Overseas Chinese entrepreneurs connect with reform

Updated: 2013-09-27 10:29


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CHENGDU -- Not just bound by cultural tradition, overseas Chinese entrepreneurs have been closely following China's latest reform and development and are actively seeking opportunities during the economic transition.

For more than 3,000 entrepreneurs from 105 countries and regions, the 12th World Chinese Entrepreneurs Convention is more like a homecoming party.

"The home of overseas Chinese entrepreneurs is China. The broad and profound Chinese tradition is our great spiritual wealth and source of wisdom," said Dhanin Chearavanont, a Chinese Thai and chair of the multinational Charoen Pokphand Group, at Wednesday's opening ceremony.

Overseas Chinese entrepreneurs were among the first to invest in the mainland three decades ago during the initial years of China's reform, thanks to their better understanding of China and sensitivity to the country's changes.

As reform cranks up and rebalancing economic structure toward a consumption-led pattern becomes the order of the day, these business people find China's future even more promising.

"China's development in the next decade will be several times that of the last sixty years," said Dhanin, who is considering setting up a fund to facilitate investment in China and help Chinese entrepreneurs go global.

In his congratulatory letter to convention which closed on Thursday in Chengdu, capital of Sichuan province, Chinese President Xi Jinping said overseas Chinese entrepreneurs are offered a "grand stage" to realize their visions during the great renewal.

China's top political advisor, Yu Zhengsheng, also said that a prosperous and stable China will bring more opportunities for the world and for overseas Chinese entrepreneurs in particular.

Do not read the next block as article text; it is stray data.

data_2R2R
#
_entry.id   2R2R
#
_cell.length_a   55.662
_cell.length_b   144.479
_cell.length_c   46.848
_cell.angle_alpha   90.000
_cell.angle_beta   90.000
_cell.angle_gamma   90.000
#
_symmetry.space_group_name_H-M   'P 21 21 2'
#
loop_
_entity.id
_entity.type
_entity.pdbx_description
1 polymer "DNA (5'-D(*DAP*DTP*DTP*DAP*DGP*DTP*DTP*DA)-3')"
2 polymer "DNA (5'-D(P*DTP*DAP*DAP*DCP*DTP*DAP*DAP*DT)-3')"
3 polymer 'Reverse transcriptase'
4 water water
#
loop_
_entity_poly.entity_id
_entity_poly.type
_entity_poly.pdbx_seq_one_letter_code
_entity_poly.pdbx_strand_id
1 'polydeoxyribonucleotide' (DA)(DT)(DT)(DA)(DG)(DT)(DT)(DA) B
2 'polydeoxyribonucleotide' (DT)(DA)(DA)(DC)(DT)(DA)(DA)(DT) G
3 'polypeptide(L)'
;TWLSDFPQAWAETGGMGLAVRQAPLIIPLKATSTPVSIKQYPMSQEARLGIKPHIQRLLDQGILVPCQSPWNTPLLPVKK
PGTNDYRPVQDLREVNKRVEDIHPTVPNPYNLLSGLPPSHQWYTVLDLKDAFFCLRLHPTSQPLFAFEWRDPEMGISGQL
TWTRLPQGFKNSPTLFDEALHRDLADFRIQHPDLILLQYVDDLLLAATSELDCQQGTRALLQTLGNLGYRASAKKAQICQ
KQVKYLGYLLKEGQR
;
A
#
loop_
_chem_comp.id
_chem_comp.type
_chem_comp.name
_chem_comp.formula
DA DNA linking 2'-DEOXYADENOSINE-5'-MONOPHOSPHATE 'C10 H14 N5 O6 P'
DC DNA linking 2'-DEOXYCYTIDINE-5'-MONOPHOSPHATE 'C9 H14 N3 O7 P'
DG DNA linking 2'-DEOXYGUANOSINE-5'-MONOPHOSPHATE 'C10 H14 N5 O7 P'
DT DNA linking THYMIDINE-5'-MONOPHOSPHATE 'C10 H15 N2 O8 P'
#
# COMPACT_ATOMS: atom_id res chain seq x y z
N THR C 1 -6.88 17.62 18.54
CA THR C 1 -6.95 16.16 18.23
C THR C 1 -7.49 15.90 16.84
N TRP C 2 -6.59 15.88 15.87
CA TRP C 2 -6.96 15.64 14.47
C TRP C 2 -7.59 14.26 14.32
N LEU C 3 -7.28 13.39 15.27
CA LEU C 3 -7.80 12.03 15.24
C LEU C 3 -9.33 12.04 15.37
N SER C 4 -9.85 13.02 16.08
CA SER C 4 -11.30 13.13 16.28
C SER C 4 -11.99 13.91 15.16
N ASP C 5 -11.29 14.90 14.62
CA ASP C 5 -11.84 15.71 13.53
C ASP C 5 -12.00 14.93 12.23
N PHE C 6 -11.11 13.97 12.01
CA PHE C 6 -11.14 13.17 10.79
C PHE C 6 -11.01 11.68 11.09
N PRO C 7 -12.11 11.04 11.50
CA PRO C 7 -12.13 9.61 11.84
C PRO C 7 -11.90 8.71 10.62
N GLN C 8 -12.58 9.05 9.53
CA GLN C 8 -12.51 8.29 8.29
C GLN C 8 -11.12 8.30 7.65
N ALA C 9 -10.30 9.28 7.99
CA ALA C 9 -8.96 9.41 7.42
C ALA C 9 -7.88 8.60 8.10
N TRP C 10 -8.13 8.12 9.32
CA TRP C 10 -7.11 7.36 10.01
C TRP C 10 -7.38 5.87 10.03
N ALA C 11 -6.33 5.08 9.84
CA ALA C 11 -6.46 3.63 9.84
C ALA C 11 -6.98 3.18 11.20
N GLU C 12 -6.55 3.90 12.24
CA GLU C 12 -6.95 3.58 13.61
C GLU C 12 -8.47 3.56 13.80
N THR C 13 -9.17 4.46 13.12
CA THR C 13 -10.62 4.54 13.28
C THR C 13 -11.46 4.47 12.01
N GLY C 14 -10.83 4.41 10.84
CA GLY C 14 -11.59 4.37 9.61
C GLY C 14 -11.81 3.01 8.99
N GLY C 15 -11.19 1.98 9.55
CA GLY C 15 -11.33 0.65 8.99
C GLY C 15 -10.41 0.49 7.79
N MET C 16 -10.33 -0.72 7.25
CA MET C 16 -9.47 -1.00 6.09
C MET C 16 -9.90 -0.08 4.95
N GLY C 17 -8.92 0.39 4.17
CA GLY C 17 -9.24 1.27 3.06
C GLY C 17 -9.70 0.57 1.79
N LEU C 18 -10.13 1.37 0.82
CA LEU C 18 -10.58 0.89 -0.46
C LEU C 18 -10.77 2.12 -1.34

"The new leadership is very open-minded," said Lin Guangyou, president of Yihai Property Holdings Co Ltd based in Hong Kong.

The government has been easing administrative procedures and Lin expects a fairer business environment in the future.

Richard K. Wong, president of World Chinese Business Association of Canada, said overseas Chinese entrepreneurs can be bridges between China and the rest of the world in technology, finance and education.

Wong also hoped the latest reforms would boost the private economy, meaning more opportunities for overseas Chinese businesses.

Urbanization, a major focus of these reforms, caught the attention of Tu Haiming, a Shanghai-born businessman from Hong Kong and vice president of China Overseas Chinese Entrepreneurs Association.

Tu said the decision to combine expansion of domestic demand with urbanization is a step in the right direction, while suggesting that urbanization should be about both environmental protection and technological development.

China's economic growth slowed to 7.5 percent in the second quarter from 7.7 percent in the first three months, but recent economic indicators have been better than expected, including manufacturing activity and foreign trade, so there is plenty of evidence of a firming Chinese economy.

"We are very confident about China's future economic trend," said Fu Xumin from the Netherlands who manufactures electronic lighting products.

The two-digit economic growth is no longer on the cards, but growth between 7 percent and 8 percent in the next one or two decades is not out of question, Fu said.